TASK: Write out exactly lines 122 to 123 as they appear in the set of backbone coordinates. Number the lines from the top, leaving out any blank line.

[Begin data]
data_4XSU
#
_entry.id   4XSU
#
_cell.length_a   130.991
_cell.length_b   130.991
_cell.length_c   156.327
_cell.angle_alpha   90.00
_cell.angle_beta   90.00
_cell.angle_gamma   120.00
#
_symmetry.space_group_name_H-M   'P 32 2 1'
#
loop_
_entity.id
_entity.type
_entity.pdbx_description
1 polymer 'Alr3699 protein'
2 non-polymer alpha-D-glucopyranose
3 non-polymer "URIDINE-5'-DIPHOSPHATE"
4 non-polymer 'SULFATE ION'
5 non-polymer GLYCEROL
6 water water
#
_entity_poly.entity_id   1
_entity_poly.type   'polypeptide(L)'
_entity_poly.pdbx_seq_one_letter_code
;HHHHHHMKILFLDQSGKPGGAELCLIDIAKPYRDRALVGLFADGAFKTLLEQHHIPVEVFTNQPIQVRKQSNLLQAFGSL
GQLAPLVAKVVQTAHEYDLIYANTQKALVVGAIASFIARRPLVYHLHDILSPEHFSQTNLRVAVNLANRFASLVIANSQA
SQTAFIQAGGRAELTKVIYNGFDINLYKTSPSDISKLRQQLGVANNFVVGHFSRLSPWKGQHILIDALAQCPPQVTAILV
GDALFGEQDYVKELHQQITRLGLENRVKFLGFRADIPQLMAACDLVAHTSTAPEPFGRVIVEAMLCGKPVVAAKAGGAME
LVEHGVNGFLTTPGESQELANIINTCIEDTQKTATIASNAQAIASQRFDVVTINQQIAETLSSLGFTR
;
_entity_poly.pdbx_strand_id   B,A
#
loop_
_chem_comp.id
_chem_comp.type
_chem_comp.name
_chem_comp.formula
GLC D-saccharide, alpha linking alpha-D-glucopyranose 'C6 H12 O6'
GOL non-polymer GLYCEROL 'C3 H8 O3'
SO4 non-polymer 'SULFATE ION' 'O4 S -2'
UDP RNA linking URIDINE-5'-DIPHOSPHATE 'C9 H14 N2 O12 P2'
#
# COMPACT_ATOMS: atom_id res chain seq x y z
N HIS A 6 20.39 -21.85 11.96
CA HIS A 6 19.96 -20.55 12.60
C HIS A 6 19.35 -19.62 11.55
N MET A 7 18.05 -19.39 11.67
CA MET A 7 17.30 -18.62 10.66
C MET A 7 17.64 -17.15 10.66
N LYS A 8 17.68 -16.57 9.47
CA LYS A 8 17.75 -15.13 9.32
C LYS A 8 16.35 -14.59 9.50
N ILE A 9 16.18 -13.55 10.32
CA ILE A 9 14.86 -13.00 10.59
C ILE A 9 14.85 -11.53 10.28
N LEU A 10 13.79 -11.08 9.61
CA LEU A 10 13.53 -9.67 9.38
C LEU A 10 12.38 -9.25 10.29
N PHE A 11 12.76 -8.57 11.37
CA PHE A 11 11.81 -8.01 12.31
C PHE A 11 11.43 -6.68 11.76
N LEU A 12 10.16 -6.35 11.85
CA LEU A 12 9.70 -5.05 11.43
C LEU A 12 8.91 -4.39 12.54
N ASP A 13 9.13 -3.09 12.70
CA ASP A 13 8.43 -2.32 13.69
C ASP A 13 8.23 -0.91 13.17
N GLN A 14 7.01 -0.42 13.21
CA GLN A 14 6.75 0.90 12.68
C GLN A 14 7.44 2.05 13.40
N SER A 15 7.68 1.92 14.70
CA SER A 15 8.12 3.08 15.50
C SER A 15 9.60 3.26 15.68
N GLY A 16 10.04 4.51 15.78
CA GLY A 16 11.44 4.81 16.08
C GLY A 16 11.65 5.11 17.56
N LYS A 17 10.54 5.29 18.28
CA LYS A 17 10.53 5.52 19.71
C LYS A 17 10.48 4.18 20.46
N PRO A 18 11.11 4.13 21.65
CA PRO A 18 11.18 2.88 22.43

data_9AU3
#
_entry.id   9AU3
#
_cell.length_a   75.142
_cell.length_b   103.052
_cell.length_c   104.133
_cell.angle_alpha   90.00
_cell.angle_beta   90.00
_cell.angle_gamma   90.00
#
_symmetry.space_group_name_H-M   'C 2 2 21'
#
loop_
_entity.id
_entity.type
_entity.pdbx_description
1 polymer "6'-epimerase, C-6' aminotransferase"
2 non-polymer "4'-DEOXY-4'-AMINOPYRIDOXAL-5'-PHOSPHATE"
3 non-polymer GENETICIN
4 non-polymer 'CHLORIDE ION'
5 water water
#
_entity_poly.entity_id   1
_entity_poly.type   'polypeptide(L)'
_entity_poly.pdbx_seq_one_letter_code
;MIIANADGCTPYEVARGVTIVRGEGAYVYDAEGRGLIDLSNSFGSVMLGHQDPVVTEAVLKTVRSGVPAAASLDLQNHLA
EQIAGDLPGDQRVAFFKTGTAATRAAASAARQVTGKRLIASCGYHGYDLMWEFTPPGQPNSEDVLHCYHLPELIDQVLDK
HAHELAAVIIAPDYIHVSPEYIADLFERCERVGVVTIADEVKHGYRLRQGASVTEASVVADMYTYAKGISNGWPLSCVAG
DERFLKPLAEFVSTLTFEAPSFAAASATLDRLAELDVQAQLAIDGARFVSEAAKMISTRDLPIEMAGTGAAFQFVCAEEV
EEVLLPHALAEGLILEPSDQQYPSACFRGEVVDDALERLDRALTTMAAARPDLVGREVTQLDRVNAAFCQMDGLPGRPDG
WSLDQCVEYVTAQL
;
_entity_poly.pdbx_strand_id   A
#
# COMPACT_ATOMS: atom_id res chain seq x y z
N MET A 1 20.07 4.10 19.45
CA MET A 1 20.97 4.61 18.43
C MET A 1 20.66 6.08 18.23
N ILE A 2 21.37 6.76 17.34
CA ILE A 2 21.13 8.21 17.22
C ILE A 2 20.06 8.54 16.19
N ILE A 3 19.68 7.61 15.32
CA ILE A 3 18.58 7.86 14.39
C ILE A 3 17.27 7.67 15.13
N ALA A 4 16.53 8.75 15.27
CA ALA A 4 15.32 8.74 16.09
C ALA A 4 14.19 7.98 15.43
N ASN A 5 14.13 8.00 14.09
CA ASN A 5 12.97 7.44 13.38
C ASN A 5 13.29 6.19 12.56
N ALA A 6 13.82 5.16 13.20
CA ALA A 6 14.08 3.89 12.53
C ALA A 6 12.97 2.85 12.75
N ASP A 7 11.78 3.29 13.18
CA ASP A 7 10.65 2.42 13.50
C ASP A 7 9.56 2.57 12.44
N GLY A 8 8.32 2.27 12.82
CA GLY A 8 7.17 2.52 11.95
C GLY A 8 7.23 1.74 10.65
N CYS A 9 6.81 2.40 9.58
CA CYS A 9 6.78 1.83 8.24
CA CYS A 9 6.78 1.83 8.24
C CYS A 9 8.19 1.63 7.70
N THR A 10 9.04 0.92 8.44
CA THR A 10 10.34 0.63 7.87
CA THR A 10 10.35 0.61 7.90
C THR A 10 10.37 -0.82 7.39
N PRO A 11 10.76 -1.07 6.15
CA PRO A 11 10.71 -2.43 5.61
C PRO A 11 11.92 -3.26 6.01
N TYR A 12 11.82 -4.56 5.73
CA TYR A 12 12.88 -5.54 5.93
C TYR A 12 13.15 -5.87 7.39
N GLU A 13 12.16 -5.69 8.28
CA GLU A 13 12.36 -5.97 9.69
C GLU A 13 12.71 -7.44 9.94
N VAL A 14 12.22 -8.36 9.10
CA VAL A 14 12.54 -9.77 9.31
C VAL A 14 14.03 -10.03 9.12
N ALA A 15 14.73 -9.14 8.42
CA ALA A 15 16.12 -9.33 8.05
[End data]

CA MET A 1 20.97 4.61 18.43
C MET A 1 20.66 6.08 18.23